Assurance Statements are due August 1, 2013. The RTA grant is a legal binding document. Every school that applied for the grant must adhere to the original requested program.
End of the Year Program Evaluation Report due May 15 Administer final diagnostic assessment Attendance Report due before summer break
The poorest readers have the weakest vocabulary. Learning vocabulary from context is not effective for poor readers Poor readers are not exposed to challenging language. Current teaching practices ignore the direct teaching of vocabulary. Combining explicit vocabulary instruction with a direct reading application is highly effective. Exposure to oral language improves vocabulary growth. Repetition improves vocabulary acquisition. www.failurefree.com
Vocabulary learning takes place when students are immersed in words.
www.Ket.org Click EncycloMedia (bottom left under Education) Sign in and log in under KET Teachers’ Domain Type Vocabulary in the search box and click GO Click Introducing Vocabulary 4-12 View video - 5 minutes and 25 seconds
www.englishcompanion.com www.englishcompanion.com an academic vocabulary list which may be copied
Vocabulary Games for the Classroom by Dr. Robert Marzano
1.Provide a description, explanation, or example of the new term. 2.Ask students to restate the description, explanation, or example in their own words. 3.Ask students to construct a picture, symbol, or graphic representing the word. 4.Engage students in activities that help them add to their knowledge of the terms in their notebooks. 5.Involve students periodically in games that allow them to play with terms.
Many kindergarten students in poverty enter school knowing 3,000 fewer words than their peers from higher-income families.
By age 3, when many children enter early preschool, youngsters from well-to-do families have a working vocabulary of 1,116 words, compared to 749 words for children in working-class families and 525 words for children on welfare.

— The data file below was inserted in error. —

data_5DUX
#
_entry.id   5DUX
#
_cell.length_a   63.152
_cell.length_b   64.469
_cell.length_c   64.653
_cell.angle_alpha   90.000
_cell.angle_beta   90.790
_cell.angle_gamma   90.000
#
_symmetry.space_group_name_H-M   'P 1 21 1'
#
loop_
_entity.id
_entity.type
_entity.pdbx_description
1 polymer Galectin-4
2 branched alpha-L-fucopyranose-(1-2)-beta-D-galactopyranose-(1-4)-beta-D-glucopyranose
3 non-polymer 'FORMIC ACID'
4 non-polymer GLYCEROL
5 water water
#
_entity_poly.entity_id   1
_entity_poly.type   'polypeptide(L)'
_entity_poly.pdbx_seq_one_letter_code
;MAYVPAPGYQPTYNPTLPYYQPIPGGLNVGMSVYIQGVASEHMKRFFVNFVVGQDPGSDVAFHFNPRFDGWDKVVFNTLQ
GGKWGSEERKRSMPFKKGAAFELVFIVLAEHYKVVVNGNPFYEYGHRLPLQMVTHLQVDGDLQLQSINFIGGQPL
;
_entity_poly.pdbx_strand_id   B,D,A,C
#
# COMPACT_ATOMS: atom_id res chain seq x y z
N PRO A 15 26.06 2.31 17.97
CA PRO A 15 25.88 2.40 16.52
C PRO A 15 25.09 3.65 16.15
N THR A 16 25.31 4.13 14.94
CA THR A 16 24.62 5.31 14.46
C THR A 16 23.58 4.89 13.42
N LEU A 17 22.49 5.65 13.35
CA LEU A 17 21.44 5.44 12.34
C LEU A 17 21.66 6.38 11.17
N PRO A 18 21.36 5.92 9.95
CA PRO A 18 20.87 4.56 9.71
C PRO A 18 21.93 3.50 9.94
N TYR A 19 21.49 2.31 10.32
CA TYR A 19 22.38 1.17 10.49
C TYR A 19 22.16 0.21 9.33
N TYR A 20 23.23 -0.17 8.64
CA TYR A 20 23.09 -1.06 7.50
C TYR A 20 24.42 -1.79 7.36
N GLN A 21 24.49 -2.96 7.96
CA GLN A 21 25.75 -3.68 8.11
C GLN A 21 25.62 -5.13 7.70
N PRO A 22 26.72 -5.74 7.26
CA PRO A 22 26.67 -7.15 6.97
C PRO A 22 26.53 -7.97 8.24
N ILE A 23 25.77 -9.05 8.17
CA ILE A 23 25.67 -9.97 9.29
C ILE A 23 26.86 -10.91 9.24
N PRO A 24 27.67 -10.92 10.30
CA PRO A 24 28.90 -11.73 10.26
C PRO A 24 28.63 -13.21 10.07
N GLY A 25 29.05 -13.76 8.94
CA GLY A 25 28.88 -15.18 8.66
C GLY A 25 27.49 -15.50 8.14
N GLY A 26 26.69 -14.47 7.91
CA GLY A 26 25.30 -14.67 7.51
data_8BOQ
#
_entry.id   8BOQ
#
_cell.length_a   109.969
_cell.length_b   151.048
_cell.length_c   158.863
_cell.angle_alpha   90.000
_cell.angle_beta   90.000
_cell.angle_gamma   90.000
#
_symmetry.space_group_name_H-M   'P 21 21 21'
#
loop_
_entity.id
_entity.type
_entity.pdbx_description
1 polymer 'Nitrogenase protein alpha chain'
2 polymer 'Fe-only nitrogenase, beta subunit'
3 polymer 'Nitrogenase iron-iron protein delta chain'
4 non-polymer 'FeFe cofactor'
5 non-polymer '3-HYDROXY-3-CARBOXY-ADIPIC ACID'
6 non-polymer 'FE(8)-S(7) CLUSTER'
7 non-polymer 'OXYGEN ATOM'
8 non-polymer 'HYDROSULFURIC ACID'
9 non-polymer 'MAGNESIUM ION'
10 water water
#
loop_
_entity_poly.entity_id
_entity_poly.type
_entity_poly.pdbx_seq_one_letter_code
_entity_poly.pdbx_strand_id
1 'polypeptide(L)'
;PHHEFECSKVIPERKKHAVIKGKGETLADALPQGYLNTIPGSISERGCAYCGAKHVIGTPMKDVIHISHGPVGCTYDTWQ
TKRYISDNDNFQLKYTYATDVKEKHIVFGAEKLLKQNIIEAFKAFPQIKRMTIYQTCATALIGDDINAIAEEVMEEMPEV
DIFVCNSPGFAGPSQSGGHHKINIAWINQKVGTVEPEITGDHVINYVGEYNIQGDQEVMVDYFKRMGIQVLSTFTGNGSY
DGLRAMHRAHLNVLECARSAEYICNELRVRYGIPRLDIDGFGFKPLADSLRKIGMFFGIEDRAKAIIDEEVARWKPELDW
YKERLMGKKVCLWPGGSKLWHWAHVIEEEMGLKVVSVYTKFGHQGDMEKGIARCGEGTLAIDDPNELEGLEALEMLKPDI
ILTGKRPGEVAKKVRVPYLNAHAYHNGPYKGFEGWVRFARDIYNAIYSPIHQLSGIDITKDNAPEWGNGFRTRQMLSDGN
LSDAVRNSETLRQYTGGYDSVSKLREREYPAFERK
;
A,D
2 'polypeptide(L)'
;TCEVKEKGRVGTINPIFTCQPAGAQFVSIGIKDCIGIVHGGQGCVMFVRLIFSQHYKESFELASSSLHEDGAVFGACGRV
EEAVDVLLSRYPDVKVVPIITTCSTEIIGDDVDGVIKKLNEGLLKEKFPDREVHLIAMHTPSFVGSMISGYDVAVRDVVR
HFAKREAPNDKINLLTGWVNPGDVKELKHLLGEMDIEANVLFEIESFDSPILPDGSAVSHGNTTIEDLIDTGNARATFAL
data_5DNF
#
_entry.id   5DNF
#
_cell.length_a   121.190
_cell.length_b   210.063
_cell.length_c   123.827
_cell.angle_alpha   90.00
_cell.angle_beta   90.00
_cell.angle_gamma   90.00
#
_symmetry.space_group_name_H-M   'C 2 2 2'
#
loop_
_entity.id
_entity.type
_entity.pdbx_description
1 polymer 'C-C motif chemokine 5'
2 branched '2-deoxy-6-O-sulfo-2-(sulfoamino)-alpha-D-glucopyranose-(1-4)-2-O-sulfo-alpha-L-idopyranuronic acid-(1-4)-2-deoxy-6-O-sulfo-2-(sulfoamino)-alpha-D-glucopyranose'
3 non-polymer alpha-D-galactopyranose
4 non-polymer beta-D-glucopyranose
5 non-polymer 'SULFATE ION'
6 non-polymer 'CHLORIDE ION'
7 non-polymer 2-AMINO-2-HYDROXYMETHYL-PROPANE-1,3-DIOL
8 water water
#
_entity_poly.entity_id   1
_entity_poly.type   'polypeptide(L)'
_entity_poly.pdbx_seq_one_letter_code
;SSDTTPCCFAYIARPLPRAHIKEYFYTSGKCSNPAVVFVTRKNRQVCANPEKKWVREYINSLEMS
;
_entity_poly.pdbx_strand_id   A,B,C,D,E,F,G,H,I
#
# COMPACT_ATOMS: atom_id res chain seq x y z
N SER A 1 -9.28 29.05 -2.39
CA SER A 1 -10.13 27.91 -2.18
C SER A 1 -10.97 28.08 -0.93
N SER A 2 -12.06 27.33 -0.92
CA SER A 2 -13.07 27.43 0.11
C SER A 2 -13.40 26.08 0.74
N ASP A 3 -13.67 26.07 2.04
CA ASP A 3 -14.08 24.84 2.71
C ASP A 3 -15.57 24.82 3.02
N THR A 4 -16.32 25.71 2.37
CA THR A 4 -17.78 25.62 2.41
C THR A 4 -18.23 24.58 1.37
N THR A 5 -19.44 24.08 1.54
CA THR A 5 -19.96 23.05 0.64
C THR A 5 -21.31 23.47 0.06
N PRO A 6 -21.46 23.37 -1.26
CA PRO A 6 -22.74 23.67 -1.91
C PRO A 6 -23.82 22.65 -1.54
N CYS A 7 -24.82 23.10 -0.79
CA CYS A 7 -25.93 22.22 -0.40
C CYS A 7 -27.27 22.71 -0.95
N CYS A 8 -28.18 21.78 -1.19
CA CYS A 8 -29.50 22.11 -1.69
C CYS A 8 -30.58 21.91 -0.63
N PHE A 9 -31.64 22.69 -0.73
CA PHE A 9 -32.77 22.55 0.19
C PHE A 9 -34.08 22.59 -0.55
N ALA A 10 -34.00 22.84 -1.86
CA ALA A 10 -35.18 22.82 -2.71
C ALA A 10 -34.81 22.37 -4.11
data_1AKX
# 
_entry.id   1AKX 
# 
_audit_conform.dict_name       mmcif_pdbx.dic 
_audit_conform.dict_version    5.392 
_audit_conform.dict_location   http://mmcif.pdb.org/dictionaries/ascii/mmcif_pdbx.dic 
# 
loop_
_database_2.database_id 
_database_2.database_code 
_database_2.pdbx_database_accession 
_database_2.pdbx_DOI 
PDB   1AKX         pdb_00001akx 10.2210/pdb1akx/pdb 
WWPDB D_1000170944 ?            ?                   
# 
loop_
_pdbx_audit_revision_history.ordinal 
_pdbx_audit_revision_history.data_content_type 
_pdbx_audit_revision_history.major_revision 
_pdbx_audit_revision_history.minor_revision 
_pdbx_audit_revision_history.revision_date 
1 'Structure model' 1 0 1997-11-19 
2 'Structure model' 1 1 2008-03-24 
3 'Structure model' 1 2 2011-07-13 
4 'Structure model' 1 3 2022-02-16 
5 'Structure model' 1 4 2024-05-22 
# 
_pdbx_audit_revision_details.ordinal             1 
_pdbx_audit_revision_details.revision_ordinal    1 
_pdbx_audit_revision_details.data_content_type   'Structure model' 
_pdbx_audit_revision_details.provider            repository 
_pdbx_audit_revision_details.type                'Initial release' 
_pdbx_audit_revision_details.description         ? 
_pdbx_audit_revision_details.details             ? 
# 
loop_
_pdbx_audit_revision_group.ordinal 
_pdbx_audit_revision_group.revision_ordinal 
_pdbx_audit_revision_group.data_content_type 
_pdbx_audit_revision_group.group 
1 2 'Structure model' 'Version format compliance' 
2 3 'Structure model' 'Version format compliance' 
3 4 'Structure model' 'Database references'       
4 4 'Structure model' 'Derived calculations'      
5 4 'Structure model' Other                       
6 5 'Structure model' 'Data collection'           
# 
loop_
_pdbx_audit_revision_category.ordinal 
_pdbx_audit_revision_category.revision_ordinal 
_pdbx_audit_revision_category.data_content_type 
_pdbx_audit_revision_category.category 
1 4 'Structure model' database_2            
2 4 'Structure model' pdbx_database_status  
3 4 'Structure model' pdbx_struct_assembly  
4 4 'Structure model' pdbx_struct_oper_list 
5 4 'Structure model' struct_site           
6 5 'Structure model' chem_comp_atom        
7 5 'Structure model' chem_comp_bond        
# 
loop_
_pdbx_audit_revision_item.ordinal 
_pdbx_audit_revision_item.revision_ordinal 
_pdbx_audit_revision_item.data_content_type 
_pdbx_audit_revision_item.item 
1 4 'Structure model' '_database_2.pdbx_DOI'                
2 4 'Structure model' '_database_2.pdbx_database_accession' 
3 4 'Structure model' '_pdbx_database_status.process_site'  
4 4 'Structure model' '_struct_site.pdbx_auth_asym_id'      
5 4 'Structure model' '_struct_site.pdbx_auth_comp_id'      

Give frequent, early, positive feedback that supports students' beliefs that they can do well. Ensure opportunities for students' success by assigning tasks that are neither too easy nor too difficult. Help students find personal meaning and value in the material. Create an atmosphere that is open and positive. Help students feel that they are valued members of a learning community.
Readers must: 1.Understand that reading is meaningful. 2.Believe in their ability to make sense of texts. 3.Consider reading a pleasurable event. 4.Self-monitor spontaneously and consistently. 5.Have the knowledge, skills, and strategies to problem-solve to ensure meaning. 6.Use this information flexibly. 7.Use this information independently. 8.Use this information with increasingly sophisticated texts.
Teach struggling students to search for a worthwhile purpose by asking questions. Acknowledge feelings of resistance and alienation. Involve students in finding ways to genuinely taste success. Make students partners when introducing a goal for recreational reading. Make reading success part of your classroom culture, a desired activity that reaps positive rewards.
If current trends hold true, 6.6 million low-income children in the birth to age 8 group are at increased risk of failing to graduate from high school on time because they won’t be able to meet N AEP’s proficient reading level by the end of third grade.